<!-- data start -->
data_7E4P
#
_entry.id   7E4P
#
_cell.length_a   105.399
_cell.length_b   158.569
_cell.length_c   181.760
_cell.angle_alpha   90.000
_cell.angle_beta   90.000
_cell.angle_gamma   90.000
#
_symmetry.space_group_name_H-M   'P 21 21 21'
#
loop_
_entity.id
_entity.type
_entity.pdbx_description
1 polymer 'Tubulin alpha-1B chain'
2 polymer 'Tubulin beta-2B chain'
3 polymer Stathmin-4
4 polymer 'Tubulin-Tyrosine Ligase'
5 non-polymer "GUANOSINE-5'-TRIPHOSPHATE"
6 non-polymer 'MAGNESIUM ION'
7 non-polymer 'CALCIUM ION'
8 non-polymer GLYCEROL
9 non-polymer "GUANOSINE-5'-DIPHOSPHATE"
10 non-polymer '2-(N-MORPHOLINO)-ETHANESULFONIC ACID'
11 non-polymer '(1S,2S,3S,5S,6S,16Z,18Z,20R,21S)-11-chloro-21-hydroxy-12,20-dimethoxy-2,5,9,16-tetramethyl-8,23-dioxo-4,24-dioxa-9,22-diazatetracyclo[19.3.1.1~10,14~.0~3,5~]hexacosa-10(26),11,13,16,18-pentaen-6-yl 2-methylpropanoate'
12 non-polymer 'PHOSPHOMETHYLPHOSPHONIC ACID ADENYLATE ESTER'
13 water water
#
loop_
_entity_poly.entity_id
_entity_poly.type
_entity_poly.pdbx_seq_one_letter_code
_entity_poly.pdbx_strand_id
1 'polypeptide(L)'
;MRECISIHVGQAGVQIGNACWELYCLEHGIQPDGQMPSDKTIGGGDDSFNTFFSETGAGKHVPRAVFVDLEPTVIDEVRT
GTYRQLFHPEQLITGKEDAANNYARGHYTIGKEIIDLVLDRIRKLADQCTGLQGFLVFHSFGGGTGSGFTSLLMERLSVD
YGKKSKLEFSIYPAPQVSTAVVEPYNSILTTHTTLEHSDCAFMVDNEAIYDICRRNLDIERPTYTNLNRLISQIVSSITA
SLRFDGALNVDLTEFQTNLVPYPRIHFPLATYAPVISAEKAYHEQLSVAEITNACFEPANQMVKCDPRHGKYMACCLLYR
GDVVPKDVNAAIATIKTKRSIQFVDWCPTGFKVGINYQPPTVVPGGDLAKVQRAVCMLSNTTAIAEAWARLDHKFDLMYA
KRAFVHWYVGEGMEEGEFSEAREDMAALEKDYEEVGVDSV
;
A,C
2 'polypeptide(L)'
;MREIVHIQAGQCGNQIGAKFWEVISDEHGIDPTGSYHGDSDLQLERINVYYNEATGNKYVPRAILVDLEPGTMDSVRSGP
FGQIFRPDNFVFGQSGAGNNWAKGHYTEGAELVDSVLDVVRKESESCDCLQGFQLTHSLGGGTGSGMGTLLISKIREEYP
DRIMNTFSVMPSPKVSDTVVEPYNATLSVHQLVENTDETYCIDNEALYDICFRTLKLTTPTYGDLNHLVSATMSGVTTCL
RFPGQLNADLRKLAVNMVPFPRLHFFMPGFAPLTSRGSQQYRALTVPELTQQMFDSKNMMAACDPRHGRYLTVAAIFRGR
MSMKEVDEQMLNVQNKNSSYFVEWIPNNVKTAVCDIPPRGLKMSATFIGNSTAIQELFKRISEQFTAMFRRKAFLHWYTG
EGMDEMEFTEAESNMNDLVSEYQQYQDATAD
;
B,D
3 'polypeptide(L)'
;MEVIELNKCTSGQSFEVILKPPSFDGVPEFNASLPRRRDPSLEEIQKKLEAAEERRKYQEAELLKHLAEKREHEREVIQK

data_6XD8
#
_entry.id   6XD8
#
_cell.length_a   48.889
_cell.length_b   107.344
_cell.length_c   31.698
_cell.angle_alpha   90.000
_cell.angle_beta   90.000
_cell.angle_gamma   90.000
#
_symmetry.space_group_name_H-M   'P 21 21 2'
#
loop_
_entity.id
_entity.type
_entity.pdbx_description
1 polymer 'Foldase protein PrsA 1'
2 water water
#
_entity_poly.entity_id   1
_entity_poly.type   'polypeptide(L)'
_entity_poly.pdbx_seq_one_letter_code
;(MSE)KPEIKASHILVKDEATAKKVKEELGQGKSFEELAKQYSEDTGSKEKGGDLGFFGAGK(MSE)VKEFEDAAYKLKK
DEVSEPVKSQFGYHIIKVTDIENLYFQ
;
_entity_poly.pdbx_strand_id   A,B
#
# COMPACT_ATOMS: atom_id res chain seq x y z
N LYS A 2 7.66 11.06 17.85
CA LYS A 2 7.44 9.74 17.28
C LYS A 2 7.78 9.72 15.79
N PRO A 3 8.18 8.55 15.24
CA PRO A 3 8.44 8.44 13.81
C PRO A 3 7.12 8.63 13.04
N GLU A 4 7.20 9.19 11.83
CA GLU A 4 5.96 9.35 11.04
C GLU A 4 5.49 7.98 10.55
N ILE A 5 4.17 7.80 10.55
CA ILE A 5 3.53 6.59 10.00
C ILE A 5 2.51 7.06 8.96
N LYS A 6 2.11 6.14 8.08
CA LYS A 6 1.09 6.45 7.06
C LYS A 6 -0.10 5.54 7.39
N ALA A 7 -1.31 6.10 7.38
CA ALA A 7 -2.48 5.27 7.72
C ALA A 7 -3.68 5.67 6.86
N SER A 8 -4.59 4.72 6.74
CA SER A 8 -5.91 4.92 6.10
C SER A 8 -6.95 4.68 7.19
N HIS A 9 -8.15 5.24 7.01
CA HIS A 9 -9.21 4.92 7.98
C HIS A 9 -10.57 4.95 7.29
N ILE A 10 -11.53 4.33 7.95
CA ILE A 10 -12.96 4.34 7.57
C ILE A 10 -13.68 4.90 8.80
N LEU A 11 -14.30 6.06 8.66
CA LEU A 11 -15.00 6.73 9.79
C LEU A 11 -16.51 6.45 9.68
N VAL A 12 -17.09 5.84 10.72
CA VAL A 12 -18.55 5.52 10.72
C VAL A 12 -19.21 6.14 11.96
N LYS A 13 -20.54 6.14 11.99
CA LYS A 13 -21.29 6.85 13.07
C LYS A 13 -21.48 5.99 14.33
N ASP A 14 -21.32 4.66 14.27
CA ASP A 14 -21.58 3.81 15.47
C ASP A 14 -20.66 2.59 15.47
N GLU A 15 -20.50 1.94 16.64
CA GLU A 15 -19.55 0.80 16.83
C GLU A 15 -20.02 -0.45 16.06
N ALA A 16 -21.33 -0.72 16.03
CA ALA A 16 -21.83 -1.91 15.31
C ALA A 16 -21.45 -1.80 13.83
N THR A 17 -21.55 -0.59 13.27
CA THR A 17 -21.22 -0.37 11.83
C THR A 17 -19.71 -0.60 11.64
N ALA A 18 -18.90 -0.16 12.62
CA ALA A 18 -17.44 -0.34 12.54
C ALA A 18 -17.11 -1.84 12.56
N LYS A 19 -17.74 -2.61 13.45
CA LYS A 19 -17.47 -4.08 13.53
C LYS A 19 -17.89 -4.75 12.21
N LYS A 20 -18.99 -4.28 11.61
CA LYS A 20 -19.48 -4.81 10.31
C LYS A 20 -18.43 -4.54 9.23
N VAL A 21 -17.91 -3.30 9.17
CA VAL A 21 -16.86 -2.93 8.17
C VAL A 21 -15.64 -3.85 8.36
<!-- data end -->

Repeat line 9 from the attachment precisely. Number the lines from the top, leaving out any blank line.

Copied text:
_cell.angle_beta   90.000